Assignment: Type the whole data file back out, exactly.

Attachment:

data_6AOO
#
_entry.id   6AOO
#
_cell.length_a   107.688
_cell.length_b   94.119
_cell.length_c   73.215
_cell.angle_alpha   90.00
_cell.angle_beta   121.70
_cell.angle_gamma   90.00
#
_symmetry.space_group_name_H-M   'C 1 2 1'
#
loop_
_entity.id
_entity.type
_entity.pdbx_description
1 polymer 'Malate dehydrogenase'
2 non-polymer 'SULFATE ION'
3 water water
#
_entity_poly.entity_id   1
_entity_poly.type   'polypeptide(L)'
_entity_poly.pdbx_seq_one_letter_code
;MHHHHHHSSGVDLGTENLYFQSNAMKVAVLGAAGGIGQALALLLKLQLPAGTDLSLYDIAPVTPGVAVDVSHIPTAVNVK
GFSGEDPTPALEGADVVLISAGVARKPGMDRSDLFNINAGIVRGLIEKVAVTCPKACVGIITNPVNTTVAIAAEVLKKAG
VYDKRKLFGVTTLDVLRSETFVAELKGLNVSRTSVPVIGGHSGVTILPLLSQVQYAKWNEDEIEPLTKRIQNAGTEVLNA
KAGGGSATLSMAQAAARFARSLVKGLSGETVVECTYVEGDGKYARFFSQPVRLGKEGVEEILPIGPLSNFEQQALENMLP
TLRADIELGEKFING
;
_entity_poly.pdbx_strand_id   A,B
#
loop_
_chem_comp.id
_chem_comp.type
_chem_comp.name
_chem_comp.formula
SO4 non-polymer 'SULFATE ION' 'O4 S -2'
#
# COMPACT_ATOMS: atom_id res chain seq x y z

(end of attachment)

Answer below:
data_6AOO
#
_entry.id   6AOO
#
_cell.length_a   107.688
_cell.length_b   94.119
_cell.length_c   73.215
_cell.angle_alpha   90.00
_cell.angle_beta   121.70
_cell.angle_gamma   90.00
#
_symmetry.space_group_name_H-M   'C 1 2 1'
#
loop_
_entity.id
_entity.type
_entity.pdbx_description
1 polymer 'Malate dehydrogenase'
2 non-polymer 'SULFATE ION'
3 water water
#
_entity_poly.entity_id   1
_entity_poly.type   'polypeptide(L)'
_entity_poly.pdbx_seq_one_letter_code
;MHHHHHHSSGVDLGTENLYFQSNAMKVAVLGAAGGIGQALALLLKLQLPAGTDLSLYDIAPVTPGVAVDVSHIPTAVNVK
GFSGEDPTPALEGADVVLISAGVARKPGMDRSDLFNINAGIVRGLIEKVAVTCPKACVGIITNPVNTTVAIAAEVLKKAG
VYDKRKLFGVTTLDVLRSETFVAELKGLNVSRTSVPVIGGHSGVTILPLLSQVQYAKWNEDEIEPLTKRIQNAGTEVLNA
KAGGGSATLSMAQAAARFARSLVKGLSGETVVECTYVEGDGKYARFFSQPVRLGKEGVEEILPIGPLSNFEQQALENMLP
TLRADIELGEKFING
;
_entity_poly.pdbx_strand_id   A,B
#
loop_
_chem_comp.id
_chem_comp.type
_chem_comp.name
_chem_comp.formula
SO4 non-polymer 'SULFATE ION' 'O4 S -2'
#
# COMPACT_ATOMS: atom_id res chain seq x y z